There is one “Eye” that most coin and paper money collectors are quite familiar with. That “Eye” is the “All-Seeing-Eye.” This symbol, featured on the reverse side of a $1 Federal Reserve note, has been a source of controversy and discussion ever since it found a home there in 1935 on the $1 silver certificate and much later on the $1 Federal Reserve note in 1963.
Believe it or not the dollar bill is not the only currency that has featured the All-Seeing-Eye. Some of the earliest American coins and paper currency used the symbol, from the time of the American Revolution (1775 to 1783) through the Articles of Confederation period (1783 to 1789). However the concept of a powerful, ever-vigilant eye goes back much further in years than that.
The “eye” as an iconic symbol had already been established within many cultures and traditions, thousands of years before the formation of the United States. One of the earliest uses of the eye symbol represents Horus, a powerful Egyptian deity. This symbol can be seen today in countless Egyptian hieroglyphs.
In the Jewish and Christian scriptures, God, or the eye of God, is described as being omniscient, able to see and know all. The eyes, or lack thereof, play an important role in the stories of other cultures. In Norse mythology, the chief god Odin sacrifices his left eye in order to drink from the Well of Wisdom. In Greek mythology, an angry goddess Hera blinds the eyes of the priest Tiresius.
To counteract this, the god Zeus gives Tiresius “inner sight”--his prophetic gift.
Hindus believe in an invisible, intuitive “third eye” located between a person’s visible two eyes. Across cultures and ages, the eye is a symbol that has evoked a wide range of feelings in people. At its most basic level, the eye is a symbol of vision. Beyond this, more layers of meaning can be added to the symbol: foresight, deity, wisdom, knowledge, perception, power etc.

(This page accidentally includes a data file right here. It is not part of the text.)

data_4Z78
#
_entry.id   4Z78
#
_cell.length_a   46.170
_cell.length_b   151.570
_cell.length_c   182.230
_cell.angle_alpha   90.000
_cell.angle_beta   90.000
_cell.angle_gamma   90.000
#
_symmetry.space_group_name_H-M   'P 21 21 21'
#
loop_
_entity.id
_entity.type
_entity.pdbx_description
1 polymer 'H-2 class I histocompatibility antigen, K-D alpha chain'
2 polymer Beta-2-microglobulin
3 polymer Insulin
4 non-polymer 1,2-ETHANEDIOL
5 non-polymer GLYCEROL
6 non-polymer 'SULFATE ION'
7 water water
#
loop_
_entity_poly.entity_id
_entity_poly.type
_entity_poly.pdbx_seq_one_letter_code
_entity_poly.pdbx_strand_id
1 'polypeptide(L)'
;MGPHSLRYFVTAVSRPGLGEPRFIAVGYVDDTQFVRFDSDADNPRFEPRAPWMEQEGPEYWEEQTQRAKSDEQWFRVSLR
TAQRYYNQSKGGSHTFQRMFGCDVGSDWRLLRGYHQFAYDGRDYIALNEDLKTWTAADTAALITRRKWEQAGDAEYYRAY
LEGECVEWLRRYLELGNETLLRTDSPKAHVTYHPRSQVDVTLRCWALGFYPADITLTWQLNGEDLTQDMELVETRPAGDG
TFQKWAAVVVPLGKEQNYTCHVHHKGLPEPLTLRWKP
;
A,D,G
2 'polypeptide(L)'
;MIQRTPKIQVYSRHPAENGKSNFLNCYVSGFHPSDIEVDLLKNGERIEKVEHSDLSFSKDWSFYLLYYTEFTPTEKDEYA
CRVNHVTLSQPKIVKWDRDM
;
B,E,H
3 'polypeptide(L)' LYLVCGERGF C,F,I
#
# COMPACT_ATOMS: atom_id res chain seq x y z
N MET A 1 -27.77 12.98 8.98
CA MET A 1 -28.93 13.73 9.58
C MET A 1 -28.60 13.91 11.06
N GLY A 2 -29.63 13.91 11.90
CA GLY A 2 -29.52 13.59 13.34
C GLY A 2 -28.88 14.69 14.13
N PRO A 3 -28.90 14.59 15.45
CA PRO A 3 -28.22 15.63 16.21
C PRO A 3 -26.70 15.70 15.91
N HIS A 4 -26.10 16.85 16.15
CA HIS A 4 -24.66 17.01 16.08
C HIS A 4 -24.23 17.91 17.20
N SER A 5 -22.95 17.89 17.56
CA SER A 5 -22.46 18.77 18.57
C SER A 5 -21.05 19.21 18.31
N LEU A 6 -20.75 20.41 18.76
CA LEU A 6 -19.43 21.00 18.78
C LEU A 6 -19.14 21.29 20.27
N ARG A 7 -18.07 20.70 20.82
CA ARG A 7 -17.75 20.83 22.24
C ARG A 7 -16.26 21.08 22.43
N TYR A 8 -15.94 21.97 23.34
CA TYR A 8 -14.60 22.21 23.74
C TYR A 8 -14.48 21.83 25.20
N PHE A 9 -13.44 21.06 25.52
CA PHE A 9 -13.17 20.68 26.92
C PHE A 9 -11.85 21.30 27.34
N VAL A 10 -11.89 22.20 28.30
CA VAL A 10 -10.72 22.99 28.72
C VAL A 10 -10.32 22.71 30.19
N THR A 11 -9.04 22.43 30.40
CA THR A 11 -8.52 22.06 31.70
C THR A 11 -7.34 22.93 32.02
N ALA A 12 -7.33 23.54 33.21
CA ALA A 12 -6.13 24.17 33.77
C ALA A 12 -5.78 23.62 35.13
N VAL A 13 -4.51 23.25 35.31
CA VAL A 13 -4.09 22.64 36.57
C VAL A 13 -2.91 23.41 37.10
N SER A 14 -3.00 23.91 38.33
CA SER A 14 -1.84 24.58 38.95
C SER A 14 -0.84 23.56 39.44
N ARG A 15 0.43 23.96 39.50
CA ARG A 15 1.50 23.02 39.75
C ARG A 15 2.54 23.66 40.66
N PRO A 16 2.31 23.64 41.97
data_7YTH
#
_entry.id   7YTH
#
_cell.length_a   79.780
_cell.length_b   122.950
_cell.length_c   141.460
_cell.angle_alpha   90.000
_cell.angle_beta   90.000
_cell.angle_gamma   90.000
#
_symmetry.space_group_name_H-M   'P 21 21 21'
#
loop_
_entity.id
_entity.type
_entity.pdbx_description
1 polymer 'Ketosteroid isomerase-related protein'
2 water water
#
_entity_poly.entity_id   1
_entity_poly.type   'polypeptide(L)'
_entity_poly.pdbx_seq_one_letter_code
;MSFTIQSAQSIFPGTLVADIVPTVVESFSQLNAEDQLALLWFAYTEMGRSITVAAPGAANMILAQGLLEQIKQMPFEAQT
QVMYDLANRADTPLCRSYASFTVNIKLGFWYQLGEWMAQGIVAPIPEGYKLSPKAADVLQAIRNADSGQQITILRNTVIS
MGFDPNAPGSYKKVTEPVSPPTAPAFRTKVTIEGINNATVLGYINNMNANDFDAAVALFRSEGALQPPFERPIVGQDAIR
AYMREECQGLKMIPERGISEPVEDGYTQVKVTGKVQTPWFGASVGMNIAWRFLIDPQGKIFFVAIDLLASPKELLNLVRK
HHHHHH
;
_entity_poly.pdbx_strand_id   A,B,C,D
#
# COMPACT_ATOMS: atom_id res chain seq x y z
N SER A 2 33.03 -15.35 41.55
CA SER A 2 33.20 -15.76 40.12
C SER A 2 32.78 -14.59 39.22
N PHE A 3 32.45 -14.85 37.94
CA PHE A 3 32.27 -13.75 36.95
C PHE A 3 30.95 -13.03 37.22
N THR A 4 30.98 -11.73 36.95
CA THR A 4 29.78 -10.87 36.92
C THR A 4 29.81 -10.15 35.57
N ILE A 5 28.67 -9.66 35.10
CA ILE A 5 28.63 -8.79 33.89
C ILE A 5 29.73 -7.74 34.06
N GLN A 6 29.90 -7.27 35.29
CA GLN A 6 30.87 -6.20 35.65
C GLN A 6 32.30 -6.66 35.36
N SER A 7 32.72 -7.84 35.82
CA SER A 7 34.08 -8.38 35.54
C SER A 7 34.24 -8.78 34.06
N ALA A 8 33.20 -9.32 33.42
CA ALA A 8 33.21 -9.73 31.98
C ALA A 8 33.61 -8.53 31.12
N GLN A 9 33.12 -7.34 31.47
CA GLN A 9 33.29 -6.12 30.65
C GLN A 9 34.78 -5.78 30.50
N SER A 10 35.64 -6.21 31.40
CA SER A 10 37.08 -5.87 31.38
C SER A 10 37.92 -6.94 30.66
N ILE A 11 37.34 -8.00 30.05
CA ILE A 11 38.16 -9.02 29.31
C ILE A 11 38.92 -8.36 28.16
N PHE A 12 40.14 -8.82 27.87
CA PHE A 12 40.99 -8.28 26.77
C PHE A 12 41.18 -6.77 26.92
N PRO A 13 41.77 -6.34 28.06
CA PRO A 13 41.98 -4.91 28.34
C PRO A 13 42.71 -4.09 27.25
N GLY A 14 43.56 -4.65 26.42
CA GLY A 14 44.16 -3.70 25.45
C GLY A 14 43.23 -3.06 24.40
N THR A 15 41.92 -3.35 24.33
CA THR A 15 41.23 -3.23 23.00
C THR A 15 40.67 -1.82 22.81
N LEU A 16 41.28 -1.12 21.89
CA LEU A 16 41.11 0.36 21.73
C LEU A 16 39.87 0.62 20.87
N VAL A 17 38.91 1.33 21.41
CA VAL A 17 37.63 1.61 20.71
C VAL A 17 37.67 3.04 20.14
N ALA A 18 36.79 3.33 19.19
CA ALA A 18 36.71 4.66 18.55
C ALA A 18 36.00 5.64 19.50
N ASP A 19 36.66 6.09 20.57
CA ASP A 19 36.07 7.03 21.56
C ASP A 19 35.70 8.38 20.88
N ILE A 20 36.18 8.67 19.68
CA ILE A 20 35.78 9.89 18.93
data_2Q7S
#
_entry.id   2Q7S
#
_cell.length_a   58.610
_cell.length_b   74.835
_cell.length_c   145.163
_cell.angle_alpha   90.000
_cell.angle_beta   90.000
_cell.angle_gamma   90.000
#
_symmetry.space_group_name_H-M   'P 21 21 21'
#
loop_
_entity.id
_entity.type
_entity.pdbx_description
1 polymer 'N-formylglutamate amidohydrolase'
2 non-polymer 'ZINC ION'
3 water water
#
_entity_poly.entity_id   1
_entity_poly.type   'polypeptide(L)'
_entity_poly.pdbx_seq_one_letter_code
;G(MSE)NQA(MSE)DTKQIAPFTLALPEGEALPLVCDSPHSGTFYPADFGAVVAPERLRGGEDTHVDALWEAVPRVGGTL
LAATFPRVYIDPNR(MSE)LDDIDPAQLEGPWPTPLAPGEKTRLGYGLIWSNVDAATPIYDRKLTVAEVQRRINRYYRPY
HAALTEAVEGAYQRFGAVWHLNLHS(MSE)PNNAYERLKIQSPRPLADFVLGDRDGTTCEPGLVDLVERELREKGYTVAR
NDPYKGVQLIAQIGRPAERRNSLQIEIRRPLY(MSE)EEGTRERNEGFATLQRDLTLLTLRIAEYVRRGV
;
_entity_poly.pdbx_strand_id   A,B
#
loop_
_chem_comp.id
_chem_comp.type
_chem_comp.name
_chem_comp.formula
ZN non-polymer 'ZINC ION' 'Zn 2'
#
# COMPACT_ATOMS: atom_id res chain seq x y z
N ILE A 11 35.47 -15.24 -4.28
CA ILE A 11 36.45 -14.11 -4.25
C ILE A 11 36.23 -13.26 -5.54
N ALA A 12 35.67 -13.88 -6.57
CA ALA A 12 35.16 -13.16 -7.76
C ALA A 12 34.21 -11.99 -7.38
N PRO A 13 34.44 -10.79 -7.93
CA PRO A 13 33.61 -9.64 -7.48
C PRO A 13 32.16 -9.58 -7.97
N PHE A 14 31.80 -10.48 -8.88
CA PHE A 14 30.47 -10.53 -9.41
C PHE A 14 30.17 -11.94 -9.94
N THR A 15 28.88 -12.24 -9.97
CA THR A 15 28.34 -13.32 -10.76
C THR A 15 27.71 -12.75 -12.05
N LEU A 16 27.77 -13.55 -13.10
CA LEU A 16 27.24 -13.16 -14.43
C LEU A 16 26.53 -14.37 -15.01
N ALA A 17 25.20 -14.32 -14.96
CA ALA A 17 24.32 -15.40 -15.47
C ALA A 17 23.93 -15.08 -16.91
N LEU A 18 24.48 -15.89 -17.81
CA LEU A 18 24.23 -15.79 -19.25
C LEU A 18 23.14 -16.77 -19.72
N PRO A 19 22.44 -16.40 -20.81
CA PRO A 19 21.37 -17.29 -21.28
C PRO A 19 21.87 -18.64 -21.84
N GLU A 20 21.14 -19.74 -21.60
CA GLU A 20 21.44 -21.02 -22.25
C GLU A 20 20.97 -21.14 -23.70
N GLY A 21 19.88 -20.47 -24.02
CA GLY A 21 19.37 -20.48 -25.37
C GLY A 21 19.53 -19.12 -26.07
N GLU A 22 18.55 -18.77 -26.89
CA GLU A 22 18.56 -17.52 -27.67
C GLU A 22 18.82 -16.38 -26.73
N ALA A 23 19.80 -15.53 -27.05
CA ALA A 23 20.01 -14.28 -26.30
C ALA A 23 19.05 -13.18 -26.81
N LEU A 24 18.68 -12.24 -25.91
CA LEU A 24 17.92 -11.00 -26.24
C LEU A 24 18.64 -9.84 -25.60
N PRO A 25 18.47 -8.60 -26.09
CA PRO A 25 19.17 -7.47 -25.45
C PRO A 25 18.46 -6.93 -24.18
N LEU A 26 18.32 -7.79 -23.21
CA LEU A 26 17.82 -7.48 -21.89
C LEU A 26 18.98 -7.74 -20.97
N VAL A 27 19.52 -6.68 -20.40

Continental and Confederation Money
During the American War of Independence from Great Britain, the Continental Congress, acting under the Articles of Confederation authorized the printing of paper currency. Due to a lack of confidence in the newly existent government and a dearth of tangible resources to back up the fiat currency, the value of the paper money quickly plummeted as all fiat currencies ultimately must. In addition, the British counterfeited stacks of the Continental currency as an early form of economic warfare.
It was during this time frame that three men serving in the early government--Francis Hopkinson, Bouvermeur Morris, and Robert Morris--began to take center stage in the use of an All-Seeing-Eye, that would find its way on various coins and currency.